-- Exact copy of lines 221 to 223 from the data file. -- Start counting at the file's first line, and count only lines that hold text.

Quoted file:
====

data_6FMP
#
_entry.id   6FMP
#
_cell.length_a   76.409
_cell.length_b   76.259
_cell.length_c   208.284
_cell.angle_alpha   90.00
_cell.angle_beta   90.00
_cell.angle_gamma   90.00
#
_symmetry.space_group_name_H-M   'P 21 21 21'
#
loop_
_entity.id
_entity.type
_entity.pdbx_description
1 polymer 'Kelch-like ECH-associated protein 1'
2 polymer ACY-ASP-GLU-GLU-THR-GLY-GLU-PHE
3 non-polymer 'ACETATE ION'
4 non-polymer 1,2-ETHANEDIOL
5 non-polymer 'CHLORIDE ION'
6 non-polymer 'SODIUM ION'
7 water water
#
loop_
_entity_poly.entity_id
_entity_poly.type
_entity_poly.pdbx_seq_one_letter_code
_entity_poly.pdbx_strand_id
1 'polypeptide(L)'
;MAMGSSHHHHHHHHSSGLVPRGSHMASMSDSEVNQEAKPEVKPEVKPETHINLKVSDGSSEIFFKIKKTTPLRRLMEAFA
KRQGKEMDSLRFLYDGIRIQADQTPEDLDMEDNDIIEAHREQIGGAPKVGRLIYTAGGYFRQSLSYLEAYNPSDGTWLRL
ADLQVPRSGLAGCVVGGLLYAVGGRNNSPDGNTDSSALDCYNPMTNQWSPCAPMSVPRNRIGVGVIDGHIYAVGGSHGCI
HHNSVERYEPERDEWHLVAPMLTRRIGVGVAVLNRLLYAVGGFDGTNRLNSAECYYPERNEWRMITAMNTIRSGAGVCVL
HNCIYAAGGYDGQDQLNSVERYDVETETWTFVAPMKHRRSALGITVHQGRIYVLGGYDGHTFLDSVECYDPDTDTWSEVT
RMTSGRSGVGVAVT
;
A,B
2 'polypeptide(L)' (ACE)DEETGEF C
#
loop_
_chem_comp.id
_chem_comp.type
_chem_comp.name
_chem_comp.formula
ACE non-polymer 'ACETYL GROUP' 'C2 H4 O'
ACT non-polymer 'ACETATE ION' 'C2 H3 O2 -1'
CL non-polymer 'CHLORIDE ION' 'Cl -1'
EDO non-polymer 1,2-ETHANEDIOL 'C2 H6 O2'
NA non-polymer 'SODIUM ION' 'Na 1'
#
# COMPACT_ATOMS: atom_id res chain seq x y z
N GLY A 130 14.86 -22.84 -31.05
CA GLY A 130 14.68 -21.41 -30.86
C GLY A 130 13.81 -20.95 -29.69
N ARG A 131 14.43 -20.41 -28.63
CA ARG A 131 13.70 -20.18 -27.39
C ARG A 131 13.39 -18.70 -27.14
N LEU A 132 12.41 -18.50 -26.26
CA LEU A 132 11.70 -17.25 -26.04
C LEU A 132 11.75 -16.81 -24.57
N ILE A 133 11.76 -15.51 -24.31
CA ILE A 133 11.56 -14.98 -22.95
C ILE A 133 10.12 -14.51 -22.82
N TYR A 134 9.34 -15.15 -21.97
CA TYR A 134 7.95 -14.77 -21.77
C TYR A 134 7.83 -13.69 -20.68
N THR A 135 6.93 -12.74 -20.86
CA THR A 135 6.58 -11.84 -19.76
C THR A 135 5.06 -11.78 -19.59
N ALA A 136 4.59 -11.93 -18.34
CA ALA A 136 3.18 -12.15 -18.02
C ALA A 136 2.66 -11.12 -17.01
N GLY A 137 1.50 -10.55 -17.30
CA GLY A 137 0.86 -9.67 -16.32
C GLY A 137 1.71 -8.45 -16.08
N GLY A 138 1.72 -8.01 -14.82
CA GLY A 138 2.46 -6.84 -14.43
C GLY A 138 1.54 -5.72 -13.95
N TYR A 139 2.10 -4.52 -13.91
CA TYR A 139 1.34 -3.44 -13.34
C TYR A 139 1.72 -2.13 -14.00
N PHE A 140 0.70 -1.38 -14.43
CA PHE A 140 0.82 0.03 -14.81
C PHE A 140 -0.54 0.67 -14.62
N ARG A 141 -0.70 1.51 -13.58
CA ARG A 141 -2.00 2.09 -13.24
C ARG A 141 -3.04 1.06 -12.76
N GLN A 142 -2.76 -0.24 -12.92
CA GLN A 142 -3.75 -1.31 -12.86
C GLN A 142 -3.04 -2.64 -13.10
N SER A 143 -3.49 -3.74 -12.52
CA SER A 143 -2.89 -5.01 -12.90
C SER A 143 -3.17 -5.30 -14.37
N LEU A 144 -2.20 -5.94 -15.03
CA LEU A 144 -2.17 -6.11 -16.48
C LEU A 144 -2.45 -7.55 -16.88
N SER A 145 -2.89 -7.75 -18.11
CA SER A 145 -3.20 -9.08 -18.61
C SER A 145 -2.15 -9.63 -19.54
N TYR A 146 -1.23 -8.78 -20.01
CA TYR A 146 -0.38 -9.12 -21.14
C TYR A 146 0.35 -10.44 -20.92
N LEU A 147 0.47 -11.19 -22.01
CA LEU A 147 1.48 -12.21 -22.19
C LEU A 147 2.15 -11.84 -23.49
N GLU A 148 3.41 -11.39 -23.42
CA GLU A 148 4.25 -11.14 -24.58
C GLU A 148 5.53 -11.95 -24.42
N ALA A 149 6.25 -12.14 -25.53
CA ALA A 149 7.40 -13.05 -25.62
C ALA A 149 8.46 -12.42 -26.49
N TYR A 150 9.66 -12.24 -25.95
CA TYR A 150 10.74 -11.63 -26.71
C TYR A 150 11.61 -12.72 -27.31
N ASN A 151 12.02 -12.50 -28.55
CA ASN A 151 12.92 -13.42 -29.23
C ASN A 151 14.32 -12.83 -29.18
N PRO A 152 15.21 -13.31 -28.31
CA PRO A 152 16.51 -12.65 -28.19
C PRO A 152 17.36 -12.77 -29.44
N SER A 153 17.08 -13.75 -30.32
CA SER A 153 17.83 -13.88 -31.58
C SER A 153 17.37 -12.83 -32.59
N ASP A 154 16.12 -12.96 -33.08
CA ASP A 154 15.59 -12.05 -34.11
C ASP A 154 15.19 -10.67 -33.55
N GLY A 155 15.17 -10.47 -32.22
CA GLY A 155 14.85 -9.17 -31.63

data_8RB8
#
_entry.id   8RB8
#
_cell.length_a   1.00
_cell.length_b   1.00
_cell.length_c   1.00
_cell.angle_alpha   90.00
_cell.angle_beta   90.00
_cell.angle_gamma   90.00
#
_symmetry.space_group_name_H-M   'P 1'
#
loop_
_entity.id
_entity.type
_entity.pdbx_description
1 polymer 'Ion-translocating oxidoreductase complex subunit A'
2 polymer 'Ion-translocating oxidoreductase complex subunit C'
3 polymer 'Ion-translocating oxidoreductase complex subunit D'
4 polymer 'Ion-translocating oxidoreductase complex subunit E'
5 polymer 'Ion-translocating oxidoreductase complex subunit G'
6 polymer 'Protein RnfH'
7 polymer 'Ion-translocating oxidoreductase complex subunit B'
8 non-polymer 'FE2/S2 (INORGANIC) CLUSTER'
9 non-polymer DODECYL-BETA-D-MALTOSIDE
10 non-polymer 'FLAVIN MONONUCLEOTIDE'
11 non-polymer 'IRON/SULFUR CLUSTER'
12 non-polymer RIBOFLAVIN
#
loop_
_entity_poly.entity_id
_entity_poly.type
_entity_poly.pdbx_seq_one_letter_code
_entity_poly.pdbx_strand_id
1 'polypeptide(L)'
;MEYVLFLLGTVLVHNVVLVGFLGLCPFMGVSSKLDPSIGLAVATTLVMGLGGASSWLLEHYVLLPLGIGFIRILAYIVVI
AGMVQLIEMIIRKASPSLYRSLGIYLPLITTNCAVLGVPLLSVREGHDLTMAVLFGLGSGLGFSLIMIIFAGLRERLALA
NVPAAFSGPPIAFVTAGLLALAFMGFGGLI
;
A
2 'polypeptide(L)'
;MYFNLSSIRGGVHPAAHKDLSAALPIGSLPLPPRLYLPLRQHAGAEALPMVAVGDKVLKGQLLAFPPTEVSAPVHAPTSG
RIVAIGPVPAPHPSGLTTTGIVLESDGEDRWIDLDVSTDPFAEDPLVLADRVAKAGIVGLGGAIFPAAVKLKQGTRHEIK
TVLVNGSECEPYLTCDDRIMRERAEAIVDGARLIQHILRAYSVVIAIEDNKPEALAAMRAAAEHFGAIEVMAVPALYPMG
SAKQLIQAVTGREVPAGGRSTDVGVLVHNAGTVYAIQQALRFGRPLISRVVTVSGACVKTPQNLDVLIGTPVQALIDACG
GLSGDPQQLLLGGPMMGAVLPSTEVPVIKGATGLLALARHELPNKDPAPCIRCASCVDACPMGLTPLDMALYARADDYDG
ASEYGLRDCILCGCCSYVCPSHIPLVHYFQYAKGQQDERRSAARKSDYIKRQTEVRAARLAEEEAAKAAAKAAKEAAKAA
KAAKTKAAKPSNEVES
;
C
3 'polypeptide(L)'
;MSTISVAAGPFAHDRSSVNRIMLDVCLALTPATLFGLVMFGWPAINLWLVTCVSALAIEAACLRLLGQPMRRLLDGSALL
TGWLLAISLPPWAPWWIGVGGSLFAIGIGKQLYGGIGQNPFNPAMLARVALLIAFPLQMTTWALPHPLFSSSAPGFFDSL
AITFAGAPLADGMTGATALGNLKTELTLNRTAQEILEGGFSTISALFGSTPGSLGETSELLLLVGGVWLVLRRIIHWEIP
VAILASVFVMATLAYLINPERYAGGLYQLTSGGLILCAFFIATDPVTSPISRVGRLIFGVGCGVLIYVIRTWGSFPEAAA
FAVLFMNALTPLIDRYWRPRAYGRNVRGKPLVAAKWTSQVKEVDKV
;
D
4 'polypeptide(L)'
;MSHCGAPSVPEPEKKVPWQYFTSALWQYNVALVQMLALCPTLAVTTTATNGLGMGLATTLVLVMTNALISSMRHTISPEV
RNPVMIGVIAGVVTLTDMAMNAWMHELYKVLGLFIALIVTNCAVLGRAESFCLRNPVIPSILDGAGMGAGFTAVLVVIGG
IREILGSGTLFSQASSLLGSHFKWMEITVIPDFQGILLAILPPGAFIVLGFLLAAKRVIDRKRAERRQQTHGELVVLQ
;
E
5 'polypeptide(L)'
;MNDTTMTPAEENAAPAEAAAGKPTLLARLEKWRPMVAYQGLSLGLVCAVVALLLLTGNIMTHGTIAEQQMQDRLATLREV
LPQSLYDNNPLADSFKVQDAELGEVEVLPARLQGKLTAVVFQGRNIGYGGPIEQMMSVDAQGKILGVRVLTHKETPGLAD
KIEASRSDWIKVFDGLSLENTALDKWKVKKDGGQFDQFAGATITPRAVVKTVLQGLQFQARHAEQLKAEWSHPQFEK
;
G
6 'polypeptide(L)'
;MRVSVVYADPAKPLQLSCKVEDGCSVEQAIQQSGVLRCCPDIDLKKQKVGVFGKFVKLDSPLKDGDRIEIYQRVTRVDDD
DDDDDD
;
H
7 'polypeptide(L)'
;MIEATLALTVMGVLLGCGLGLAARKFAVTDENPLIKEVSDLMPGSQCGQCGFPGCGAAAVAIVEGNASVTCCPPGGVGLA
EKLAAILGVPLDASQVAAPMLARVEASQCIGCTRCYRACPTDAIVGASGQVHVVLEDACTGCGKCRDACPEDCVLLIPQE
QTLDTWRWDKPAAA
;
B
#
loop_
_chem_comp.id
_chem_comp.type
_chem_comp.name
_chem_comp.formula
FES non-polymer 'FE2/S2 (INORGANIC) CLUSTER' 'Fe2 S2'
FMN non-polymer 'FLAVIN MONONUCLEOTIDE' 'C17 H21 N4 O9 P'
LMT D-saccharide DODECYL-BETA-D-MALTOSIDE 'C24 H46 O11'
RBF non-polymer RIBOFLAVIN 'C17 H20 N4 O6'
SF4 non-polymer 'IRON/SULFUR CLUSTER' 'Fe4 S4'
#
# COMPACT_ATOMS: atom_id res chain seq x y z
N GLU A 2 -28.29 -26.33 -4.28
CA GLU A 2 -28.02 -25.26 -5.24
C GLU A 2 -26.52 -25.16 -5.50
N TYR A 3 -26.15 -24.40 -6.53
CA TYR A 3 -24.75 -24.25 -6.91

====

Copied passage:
LMT D-saccharide DODECYL-BETA-D-MALTOSIDE 'C24 H46 O11'
RBF non-polymer RIBOFLAVIN 'C17 H20 N4 O6'
SF4 non-polymer 'IRON/SULFUR CLUSTER' 'Fe4 S4'